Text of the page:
Seth Godin wrote a terrific article called “Send In The Clowns.” He defines clownhood this way, “Getting called a clown is rarely a compliment. Unless you want to join the circus, it's not much of a career goal, either. In addition to the obvious - painted faces and ill-fitting shoes - all clowns have a surprising amount in common. This is because of a simple truth: Clowns are based on us. They embody what's wrong with human nature, just magnified a bit.” He breaks down clownhood into four common traits:
Clowns Ignore Science:
Clowns refuse to measure their results, because measurement implies that they accept the reality of the outside world. Wishful thinking is not a replacement for the real world. Only clowns can get away with that.
Clowns Don't Plan Ahead: Sea monkeys don't plan ahead, either.
The only species that regularly demonstrates foresight is humans, but we manage to do this only on occasion… They work hard to maintain the illusion that everything is just fine - until it's not.
Clowns Overreact To Bad (or good) News:
We've all seen a clown burst into tears when he stubs his toe. Those same manic clowns are overcome with glee and laughter when something goes right for them. We can all be considered clowns in this regard.
Clowns Aren't Very Nice To Each Other: Clowns are most famous for willfully inflicting harm upon their fellow clowns. Whether it's a water bottle or a slap on the side of the head, these acts tend to get the biggest laughs.
If clownhood is our natural state (and I think it must be), then the alternative must be the anti-clown. Success lies in rejecting your inner clown and adopting a long range view of the world (even if it's just for five minutes longer than your competition). What would Chuckles or Bozo do? Figure out the behavior of a real clown - and do the opposite.
Take A Positive Approach But Not Too Positive
In their book, “How Full Is Your Bucket,” Tom Rath and Donald Clifton emphasize the importance of filling your bucket with positive thoughts. When your bucket is full you attract people with positive energy. This energy feeds on itself. It's a winning combination for the sender and the sendee!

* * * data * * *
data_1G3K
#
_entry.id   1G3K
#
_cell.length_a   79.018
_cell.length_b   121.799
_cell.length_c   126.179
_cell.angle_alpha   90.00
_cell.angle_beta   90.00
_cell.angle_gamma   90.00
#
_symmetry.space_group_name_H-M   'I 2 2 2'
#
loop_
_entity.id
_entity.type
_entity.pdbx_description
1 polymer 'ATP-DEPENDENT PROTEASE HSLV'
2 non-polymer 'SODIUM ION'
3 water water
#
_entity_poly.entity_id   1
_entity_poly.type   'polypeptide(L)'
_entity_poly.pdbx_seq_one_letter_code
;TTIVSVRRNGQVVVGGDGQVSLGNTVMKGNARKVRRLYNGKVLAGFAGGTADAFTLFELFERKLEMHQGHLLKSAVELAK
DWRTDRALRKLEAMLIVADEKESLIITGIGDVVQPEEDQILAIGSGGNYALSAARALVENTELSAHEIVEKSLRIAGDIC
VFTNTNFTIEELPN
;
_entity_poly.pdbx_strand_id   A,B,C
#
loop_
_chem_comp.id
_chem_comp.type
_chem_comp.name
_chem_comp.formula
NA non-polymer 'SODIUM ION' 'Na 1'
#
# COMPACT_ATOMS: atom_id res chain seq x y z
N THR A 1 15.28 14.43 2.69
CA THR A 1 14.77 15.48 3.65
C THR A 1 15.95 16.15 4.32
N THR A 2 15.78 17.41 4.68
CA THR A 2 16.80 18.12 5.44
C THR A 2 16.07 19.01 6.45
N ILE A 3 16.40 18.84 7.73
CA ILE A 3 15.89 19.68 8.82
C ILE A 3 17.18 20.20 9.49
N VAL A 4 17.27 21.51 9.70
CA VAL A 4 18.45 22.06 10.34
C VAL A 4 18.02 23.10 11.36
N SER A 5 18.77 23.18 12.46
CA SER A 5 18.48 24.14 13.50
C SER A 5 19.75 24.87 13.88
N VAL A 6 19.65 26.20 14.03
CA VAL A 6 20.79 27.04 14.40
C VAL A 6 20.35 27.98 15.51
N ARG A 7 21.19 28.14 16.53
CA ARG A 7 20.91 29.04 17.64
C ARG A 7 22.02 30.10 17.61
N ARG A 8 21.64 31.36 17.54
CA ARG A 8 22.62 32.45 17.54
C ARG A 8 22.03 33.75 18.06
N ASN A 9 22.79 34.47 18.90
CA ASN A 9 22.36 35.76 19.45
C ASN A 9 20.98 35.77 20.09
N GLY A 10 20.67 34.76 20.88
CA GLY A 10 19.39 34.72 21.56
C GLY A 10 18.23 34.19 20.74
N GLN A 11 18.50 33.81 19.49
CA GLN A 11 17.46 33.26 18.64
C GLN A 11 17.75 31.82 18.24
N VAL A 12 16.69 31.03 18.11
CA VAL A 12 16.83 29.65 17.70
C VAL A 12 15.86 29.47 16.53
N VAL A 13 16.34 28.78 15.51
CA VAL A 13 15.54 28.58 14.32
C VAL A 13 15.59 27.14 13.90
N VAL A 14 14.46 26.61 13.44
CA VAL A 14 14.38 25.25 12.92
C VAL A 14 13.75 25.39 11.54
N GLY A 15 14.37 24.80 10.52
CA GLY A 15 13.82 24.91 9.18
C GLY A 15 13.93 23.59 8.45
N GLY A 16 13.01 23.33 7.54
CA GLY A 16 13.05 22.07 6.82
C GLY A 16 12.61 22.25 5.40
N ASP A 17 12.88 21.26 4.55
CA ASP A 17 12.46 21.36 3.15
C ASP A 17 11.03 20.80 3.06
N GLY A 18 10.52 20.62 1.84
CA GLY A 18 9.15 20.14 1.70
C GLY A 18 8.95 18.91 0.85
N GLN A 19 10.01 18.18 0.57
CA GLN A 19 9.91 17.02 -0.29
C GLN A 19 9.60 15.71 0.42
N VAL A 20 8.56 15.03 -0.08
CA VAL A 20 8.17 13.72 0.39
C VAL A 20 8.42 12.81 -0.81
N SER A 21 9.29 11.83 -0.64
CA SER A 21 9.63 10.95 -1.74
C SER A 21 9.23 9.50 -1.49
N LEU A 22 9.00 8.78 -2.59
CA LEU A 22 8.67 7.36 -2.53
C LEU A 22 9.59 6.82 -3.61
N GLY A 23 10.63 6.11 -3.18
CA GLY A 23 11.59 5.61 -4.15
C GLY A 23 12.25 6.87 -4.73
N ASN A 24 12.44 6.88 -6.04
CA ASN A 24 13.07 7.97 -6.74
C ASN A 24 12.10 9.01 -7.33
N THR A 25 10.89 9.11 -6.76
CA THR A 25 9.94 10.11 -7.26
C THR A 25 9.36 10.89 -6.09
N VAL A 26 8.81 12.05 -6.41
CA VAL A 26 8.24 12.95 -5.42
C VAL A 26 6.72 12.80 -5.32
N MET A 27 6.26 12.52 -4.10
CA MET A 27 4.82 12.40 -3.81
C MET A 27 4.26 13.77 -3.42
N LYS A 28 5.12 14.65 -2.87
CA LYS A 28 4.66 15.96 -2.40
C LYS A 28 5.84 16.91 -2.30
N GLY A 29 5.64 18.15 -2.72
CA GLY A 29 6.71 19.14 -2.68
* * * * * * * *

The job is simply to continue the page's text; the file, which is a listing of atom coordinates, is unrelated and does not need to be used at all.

“The Magic Ratio - 5 Positive Interactions for every 1 Negative Interaction.” If you can manage to stay above this ratio, your bucket will remain full.
However, positive approaches must be grounded with reality. We DO live in Kansas, NOT Oz! “A 'Polyanna' approach, in which the negative is completely ignored, can result in a false optimism that is counterproductive. There are times when it is absolutely necessary to correct our mistakes and figure out how to manage our weaknesses.” That's why setting goals on a regular basis, and dwelling in anti-clowndom are so important.
Develop Your Brand
Tom Peters, one of the great management gurus, coined the phrase, “Brand You.” The #1 tool in his “Brand You Survival Kit” is Reinvention. Today being passive is not being professional. If you want to be the boss of your own show, Mr. Peters suggests that you should:
“Be a Spin Doctor:” Put the best twist on your job performance.
“Master Something: Competence in many skills is important, but it's not enough. The act is finding the stuff you love and getting so damn good at it that you become an indispensable human being.”